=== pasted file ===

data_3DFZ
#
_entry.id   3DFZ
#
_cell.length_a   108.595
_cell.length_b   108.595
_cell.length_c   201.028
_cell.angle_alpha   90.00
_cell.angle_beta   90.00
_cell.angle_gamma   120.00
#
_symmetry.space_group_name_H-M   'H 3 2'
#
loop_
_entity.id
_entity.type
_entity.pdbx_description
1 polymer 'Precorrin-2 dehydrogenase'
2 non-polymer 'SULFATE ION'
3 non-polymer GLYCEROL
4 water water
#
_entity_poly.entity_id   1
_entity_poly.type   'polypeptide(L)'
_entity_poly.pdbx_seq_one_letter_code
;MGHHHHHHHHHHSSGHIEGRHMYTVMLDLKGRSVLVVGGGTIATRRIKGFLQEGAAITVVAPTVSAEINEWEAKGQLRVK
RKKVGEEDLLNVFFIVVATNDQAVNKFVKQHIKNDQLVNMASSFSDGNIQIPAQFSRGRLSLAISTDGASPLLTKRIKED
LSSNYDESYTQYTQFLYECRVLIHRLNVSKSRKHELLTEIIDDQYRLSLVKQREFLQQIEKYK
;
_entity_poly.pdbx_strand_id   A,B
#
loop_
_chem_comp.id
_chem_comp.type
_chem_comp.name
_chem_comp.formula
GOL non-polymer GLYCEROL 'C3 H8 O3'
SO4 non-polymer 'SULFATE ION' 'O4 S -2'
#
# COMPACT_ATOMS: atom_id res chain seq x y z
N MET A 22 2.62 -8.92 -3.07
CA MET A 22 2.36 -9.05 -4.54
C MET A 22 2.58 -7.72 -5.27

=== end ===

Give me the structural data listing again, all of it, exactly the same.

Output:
data_3DFZ
#
_entry.id   3DFZ
#
_cell.length_a   108.595
_cell.length_b   108.595
_cell.length_c   201.028
_cell.angle_alpha   90.00
_cell.angle_beta   90.00
_cell.angle_gamma   120.00
#
_symmetry.space_group_name_H-M   'H 3 2'
#
loop_
_entity.id
_entity.type
_entity.pdbx_description
1 polymer 'Precorrin-2 dehydrogenase'
2 non-polymer 'SULFATE ION'
3 non-polymer GLYCEROL
4 water water
#
_entity_poly.entity_id   1
_entity_poly.type   'polypeptide(L)'
_entity_poly.pdbx_seq_one_letter_code
;MGHHHHHHHHHHSSGHIEGRHMYTVMLDLKGRSVLVVGGGTIATRRIKGFLQEGAAITVVAPTVSAEINEWEAKGQLRVK
RKKVGEEDLLNVFFIVVATNDQAVNKFVKQHIKNDQLVNMASSFSDGNIQIPAQFSRGRLSLAISTDGASPLLTKRIKED
LSSNYDESYTQYTQFLYECRVLIHRLNVSKSRKHELLTEIIDDQYRLSLVKQREFLQQIEKYK
;
_entity_poly.pdbx_strand_id   A,B
#
loop_
_chem_comp.id
_chem_comp.type
_chem_comp.name
_chem_comp.formula
GOL non-polymer GLYCEROL 'C3 H8 O3'
SO4 non-polymer 'SULFATE ION' 'O4 S -2'
#
# COMPACT_ATOMS: atom_id res chain seq x y z
N MET A 22 2.62 -8.92 -3.07
CA MET A 22 2.36 -9.05 -4.54
C MET A 22 2.58 -7.72 -5.27